Feature: Lifting the Curtain on Game Ratings and the Headache of Worldwide Releases

Developers and publishers give us the details

In recent weeks some headlines have been made by the ratings agencies and the related processes for getting eShop games from development studios and onto our Nintendo consoles. An early shot was fired by Renegade Kid in an interview with us late last year, in which co-founder Jools Watsham explained why, to this day, some of the studio's games are yet to come to Europe and Australia / New Zealand.

There are multiple age rating companies in Europe and Australia/New Zealand: PEGI, USK, and COB. Each company requires a substantial payment to review your game, an online questionnaire, and a DVD sent to them with gameplay footage for them to review. This may not sound like much, but it is for us when we need to focus on the development of our games and not dancing with the age rating companies.

The ESRB in North America is an entirely different proposition, being an almost instantaneous and free rating process, and offers quite a contrast. More download game publishers have come forward, notably Nicalis highlighting that the process isn't easy in Europe, though in that case some blame was also attached to Nintendo of Europe. Then we have smaller companies such as those behind Bike Rider DX2: Galaxy, Spicysoft, saying that an EU release will come after North America as it's reliant on sales in the latter region — all due to "much larger costs that come up with releasing a game in Europe".

We've decided to delve into the details of the ratings systems, and truly understand how they work and why some releases can be impacted and delayed. In the process we've spoken to six developers and publishers of varying sizes in order to get beyond the loose accusations and myths around publishing, and to get the perspectives of those that matter the most in these areas.


On this first page we'll outline the core facts of how the ratings processes work in multiple regions.

North America

The ratings body for North America is ESRB, The Entertainment Software Rating Board. It's also typically praised by those we've spoken to, for the simple reason that it's quick, efficient and entirely free. UK-based publisher Ripstone — which has brought Knytt Underground to the Wii U eShop, with more on the way — provided us with the following neat summary of how it works.

By a large margin the ESRB is the easiest to work with. With them, the rating process is completely free, and requires us to simply complete one online form using their Automated Rating Tool (ART).

The ART provides us with an instant rating complete with any necessary descriptors.

The process is very simple and can be completed in 10 minutes at any stage of the development, this is extremely convenient for games that may be a little behind schedule (not something we'd know anything about, ahem!).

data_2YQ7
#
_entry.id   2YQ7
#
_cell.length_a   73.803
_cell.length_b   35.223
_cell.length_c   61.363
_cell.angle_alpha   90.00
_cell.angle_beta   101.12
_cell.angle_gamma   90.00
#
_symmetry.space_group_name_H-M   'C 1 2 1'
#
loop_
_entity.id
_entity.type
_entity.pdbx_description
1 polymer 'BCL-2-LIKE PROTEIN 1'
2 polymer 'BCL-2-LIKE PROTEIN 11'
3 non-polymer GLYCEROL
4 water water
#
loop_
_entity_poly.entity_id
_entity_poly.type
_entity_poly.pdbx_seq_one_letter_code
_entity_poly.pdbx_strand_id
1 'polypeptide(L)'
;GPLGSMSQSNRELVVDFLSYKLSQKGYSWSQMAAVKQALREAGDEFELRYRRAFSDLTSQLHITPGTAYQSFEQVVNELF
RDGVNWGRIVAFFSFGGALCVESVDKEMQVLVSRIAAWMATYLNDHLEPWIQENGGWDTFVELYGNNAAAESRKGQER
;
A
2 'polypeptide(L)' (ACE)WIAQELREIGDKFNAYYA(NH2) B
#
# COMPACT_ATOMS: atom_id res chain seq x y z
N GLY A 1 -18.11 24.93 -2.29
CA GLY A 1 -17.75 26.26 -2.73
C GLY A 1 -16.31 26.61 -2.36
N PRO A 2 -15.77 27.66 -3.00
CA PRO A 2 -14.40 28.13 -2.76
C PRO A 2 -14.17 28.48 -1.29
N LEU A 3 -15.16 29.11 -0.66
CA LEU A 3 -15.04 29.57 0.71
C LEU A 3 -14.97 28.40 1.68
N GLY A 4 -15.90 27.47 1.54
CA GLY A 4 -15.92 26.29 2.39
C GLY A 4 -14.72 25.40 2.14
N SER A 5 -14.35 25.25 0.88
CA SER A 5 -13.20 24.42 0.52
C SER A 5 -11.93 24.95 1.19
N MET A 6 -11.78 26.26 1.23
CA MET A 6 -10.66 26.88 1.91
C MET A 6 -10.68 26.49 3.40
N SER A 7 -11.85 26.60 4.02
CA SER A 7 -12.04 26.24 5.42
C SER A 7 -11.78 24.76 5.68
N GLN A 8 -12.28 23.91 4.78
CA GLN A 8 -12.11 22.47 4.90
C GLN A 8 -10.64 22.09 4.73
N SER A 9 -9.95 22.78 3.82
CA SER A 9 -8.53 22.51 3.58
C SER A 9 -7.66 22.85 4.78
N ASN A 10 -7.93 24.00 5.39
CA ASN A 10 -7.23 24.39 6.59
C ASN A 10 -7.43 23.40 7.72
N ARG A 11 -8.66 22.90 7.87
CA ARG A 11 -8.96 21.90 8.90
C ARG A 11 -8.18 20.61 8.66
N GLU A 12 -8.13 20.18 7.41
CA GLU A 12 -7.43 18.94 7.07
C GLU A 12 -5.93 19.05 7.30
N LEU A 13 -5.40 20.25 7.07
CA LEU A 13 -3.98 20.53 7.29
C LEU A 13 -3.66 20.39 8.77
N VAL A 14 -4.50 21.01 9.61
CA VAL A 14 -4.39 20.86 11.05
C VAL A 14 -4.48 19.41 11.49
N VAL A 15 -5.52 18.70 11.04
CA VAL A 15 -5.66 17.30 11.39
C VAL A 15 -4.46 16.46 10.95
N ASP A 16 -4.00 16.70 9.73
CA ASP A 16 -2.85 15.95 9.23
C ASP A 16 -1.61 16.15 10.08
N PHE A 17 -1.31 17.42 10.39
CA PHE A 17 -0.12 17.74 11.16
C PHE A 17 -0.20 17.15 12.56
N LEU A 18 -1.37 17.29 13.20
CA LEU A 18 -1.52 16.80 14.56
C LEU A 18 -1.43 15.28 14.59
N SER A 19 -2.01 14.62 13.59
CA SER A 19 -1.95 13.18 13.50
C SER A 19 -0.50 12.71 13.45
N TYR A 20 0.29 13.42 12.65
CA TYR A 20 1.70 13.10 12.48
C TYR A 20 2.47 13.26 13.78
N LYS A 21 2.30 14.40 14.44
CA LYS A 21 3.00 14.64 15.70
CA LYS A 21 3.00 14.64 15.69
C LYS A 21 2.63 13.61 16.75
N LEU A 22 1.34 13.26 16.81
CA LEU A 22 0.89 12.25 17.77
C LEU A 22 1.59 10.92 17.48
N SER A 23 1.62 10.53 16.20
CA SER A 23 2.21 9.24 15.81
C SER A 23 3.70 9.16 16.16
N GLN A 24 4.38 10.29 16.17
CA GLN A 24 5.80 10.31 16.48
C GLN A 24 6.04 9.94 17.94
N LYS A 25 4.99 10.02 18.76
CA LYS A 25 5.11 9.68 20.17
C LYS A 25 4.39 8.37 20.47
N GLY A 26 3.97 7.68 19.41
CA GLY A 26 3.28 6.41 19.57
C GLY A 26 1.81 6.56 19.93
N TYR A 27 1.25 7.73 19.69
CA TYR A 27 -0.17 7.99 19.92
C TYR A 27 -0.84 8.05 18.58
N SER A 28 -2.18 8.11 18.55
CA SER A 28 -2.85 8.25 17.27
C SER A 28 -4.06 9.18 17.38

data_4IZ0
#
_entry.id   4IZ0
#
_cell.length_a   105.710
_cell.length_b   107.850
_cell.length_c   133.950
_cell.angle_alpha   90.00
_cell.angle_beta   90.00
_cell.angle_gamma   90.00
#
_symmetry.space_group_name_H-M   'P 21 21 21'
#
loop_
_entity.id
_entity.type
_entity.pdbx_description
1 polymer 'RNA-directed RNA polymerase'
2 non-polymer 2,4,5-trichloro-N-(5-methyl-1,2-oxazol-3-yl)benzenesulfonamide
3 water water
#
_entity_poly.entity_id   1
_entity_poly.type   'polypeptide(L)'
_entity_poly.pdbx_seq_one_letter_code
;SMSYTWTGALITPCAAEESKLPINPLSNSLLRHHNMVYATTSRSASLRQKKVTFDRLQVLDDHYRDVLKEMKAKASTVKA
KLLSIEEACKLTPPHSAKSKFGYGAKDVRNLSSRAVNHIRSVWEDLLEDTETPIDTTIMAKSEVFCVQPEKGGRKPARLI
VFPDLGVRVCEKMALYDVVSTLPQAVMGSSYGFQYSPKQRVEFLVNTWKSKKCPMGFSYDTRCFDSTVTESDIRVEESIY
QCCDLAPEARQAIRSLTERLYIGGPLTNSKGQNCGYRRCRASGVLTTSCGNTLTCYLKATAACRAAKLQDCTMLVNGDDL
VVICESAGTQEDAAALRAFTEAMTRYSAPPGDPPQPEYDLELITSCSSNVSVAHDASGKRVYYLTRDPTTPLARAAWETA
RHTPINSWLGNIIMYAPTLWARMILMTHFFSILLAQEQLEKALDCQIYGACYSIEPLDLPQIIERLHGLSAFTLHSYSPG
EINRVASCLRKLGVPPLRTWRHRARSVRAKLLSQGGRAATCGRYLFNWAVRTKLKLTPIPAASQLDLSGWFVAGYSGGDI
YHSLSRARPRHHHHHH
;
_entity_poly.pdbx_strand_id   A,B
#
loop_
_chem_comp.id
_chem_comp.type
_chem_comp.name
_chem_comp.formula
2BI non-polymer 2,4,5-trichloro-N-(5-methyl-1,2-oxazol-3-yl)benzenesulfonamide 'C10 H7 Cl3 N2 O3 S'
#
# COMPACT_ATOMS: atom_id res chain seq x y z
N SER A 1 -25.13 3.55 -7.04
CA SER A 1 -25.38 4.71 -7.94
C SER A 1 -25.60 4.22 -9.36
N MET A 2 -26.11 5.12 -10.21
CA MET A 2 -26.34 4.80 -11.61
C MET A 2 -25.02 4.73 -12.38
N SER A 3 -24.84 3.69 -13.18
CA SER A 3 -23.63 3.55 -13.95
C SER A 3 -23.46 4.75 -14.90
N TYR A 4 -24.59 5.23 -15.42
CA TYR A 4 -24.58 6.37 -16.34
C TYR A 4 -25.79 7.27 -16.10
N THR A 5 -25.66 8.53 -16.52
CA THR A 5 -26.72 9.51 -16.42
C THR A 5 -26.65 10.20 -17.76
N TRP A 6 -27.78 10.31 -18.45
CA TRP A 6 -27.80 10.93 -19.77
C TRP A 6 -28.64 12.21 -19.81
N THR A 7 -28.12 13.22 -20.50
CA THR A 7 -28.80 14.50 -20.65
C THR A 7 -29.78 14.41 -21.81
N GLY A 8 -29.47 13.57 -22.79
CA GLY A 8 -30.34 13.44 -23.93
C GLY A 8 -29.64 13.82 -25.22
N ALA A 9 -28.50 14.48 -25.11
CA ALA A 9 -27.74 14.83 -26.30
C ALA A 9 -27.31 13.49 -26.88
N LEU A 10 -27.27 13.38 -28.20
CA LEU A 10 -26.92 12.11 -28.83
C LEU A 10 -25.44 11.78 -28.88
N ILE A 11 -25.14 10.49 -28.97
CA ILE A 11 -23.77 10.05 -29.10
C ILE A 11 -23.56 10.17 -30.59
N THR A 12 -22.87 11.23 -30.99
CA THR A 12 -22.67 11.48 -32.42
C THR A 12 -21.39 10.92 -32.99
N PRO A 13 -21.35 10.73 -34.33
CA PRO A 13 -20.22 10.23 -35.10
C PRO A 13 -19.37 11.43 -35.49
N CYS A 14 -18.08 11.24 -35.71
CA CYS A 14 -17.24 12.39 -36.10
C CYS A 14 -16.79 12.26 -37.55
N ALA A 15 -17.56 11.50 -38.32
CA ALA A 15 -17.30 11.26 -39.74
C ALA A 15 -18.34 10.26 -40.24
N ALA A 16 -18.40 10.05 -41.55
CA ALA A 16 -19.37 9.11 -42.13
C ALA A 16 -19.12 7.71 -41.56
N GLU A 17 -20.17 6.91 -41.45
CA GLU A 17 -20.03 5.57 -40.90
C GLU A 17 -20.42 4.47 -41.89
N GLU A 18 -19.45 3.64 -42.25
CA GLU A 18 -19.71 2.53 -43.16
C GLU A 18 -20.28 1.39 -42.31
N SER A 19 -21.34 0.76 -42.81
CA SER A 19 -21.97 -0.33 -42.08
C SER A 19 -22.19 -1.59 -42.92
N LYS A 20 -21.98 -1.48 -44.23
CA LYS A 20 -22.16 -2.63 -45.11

There's also no requirement to re-rate the game should you develop it for release on another platform, provided the content remains unchanged.

The only thing to bear in mind is that they will post-moderate the game, and if they find that the rating was mis-diagnosed they will ask for the rating or descriptor to be changed, which may lead to an update being required to the store data or the game itself, which is perfectly reasonable and encourages us to remain completely truthful!

In many senses it's a self-regulated approach, placing the responsibility on developers to get that initial questionnaire right, with the downside that any errors will rightly lead to some inconvenience if problems are highlighted in post-moderation. From the perspective of developers and publishers of all sizes, there's actually no issue with ESRB that we can gather, as you'd expect with such a quick, free process. For those on the smallest budgets, such as BLOK DROP U publisher RCMADIAX, it's unsurprisingly the first port of call — this HTML5 based game was released on 6th March in North America, with other regions still pending. It says it all that "the only expense with them is the cost of a stamp to mail in an application on company letterhead."

It wasn't always that way, as Brian Provinciano of Vblank Entertainment — Retro City Rampage — explains.

When I started with Retro City Rampage before this new system, I had to go through a long questionnaire about the content and create video clips of each occurrence of potentially pertinent material. It took several days due to the the game being an open world crime adventure; over a hundred clips in total. A non-violent puzzle game would've been much less work, of course. That's all changed now though and is no longer required, which is excellent.

What matters is how it works now, of course, and there's nothing but praise from those that we interviewed.

Europe

Now we're stepping into less happy territory, as suggested above, with a current topic around download games on the eShop stores often revolving around titles yet to arrive, or landing in the region later than in North America. While some retail games can take a long time to arrive — anything by Atlus, for example — that issue can be around localisation concerns, which include languages and so on. Naturally multiple considerations affect download developers too, but with a focus on ratings it becomes clear why small companies used to the ESRB processes cringe at the task of bringing their games to Europe.

PEGI

There are two separate rating agencies in Europe. PEGI (Pan European Game Information) is most commonly known and covers most of Europe, such as the UK, France, Italy, Spain and others. Then we have USK (Unterhaltungssoftware Selbstkontrolle) which is for Germany alone. In the not-too-distant-past — 2012 — games in the UK also had to be rated by the British Board of Film Classification (BBFC), but that was abolished in favour of adopting PEGI.